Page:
Toy Hacking for Accessibility

img_4404One of the most impactful projects my fifth-grade students take part in is a project to hack toys to make them accessible for kids with disabilities. This simple project, that typically costs families upwards of a hundred dollars can be done for under one dollar. The toys, which began as a standard plush toy with a push-button to produce sound and movement were transformed to a toy equipt with a 3.5mm stereo jack. This new plug that students installed, allows for any standard adaptive switch to be plugged in and used. This modification allows kids who already have specialized switches to plug in and play. In addition, the fifth-grade students made their own tap switch that can be activated by a slap, tap of a foot, or nod of a head.

To begin, students took apart the seam of the stuffed animal, leading to the press switch. Once inside, they cut the wires attaching the original press switch. From here, they stripped the two wires.


Next, students took a 3.5mm stereo extension cable and cut it in half. Next, they stripped both of these. Then, they took the stereo extension jack and wired it into the two wires in the stuffed animal. My students used electrical tape to secure the wires, but you may also want to solder them for a more secure connection. Once the new jack is in place, students tucked the extra wire into the stuffed animal and sewed it so just the end of the jack was sticking out.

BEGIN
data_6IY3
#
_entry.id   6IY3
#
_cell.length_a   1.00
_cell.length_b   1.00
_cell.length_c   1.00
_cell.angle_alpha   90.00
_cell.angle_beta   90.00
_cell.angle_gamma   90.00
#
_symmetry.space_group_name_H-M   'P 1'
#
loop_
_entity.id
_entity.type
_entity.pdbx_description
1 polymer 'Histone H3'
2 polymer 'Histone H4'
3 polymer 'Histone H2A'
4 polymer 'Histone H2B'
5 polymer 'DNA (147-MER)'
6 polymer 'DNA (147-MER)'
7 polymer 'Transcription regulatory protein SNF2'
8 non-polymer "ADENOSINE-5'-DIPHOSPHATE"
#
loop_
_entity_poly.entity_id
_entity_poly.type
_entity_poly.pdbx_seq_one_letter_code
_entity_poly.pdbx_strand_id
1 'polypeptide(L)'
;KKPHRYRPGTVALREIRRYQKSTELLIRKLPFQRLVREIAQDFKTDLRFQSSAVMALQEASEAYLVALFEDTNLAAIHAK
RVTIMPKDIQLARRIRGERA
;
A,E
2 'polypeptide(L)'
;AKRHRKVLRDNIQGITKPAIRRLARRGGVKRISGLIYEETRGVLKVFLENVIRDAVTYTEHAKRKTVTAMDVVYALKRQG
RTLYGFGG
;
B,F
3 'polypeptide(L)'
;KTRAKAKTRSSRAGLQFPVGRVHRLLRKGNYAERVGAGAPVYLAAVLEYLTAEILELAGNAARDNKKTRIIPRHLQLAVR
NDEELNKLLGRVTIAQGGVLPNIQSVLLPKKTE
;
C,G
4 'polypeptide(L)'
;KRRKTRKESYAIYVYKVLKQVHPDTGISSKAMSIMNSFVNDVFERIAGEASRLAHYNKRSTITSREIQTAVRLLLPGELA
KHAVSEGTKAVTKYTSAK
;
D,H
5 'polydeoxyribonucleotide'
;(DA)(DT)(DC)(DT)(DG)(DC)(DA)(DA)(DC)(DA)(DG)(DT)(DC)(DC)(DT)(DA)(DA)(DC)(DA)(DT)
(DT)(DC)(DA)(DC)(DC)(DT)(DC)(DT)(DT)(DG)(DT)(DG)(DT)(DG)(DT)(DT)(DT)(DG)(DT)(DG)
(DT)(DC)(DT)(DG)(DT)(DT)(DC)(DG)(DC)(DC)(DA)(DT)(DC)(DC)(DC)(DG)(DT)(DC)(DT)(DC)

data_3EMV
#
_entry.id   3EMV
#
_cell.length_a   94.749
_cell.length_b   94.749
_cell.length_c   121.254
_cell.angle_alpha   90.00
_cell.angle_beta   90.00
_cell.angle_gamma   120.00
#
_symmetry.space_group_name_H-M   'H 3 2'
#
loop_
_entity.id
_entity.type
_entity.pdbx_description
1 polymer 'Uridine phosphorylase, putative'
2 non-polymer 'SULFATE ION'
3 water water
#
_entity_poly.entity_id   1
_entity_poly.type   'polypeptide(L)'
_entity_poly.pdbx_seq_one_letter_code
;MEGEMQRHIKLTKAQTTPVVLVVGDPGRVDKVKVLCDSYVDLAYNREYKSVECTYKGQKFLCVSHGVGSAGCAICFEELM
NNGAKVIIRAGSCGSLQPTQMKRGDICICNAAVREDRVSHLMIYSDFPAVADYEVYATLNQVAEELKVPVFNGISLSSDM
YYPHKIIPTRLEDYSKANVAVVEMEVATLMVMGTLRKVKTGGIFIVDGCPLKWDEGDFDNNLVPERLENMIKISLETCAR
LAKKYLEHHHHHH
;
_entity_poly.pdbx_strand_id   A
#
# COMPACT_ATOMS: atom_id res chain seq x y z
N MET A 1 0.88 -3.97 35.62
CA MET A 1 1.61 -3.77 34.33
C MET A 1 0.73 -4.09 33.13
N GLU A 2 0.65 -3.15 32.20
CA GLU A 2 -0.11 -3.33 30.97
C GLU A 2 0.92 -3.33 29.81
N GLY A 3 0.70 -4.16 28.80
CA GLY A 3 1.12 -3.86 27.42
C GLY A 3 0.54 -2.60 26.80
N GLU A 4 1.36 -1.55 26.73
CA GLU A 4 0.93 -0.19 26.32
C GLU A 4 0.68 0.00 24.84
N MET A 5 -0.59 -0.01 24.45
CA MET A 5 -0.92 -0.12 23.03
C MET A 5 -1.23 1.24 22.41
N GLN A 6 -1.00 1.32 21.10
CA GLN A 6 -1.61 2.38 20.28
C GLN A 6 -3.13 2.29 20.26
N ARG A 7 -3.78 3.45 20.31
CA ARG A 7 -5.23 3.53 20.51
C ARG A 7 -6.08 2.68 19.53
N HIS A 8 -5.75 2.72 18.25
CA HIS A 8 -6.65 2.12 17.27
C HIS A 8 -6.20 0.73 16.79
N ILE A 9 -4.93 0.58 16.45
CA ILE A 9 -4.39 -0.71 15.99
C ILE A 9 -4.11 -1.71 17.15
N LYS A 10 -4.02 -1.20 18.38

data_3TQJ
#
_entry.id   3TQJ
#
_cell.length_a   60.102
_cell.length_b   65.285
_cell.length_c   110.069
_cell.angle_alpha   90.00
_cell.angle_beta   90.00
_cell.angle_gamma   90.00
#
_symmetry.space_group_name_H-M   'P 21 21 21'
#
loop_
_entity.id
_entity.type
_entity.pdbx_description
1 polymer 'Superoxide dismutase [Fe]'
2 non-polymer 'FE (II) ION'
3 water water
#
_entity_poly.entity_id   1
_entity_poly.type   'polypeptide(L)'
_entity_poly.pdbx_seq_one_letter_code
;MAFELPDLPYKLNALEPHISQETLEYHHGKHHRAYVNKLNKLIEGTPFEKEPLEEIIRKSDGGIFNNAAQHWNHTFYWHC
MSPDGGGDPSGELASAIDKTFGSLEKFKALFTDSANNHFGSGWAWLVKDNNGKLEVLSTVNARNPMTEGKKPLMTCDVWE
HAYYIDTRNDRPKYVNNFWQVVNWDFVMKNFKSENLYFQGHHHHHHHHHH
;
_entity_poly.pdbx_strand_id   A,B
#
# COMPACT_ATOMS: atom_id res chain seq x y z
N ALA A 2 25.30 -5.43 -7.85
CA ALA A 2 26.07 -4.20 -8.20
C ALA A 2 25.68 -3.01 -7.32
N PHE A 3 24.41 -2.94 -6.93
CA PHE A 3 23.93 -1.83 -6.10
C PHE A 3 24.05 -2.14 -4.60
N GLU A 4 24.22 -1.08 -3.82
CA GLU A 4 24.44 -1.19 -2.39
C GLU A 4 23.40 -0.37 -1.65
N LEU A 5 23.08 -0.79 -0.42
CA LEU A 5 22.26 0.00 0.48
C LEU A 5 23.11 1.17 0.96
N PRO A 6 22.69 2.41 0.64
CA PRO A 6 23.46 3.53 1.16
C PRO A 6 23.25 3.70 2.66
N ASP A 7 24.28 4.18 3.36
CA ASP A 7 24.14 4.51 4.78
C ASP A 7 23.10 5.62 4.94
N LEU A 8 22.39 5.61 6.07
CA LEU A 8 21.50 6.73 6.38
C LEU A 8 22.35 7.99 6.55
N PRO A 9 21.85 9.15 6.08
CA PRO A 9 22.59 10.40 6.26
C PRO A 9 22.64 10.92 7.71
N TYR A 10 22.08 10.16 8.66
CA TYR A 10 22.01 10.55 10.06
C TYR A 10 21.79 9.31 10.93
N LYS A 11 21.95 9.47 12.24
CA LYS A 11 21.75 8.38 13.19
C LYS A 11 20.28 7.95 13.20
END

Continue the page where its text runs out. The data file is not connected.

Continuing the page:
Students then worked on creating switches in a most basic and economical way. Students took two squares of recycled cardboard and covered them with foil, then “sandwiched” the two boards together with extra bare cardboard placed in the middle. Students then took the remaining half of the stereo extension cable and taped one wire to each side of the “sandwich.” The switch could now be plugged into the stuffed animal and activated. There is a lot of room here for modifications and creativity. Challenge students to invent their own switches to meet the needs of various children you are making the toys for. Perhaps a child can only use a foot tap, a head nod, or a breath sensor, so encourage students to create switches that will work for specific situations. 


Toy Hacking

Stereo extension cables can be found for under a dollar at Monoprice

Video of Toy Hacking Final Product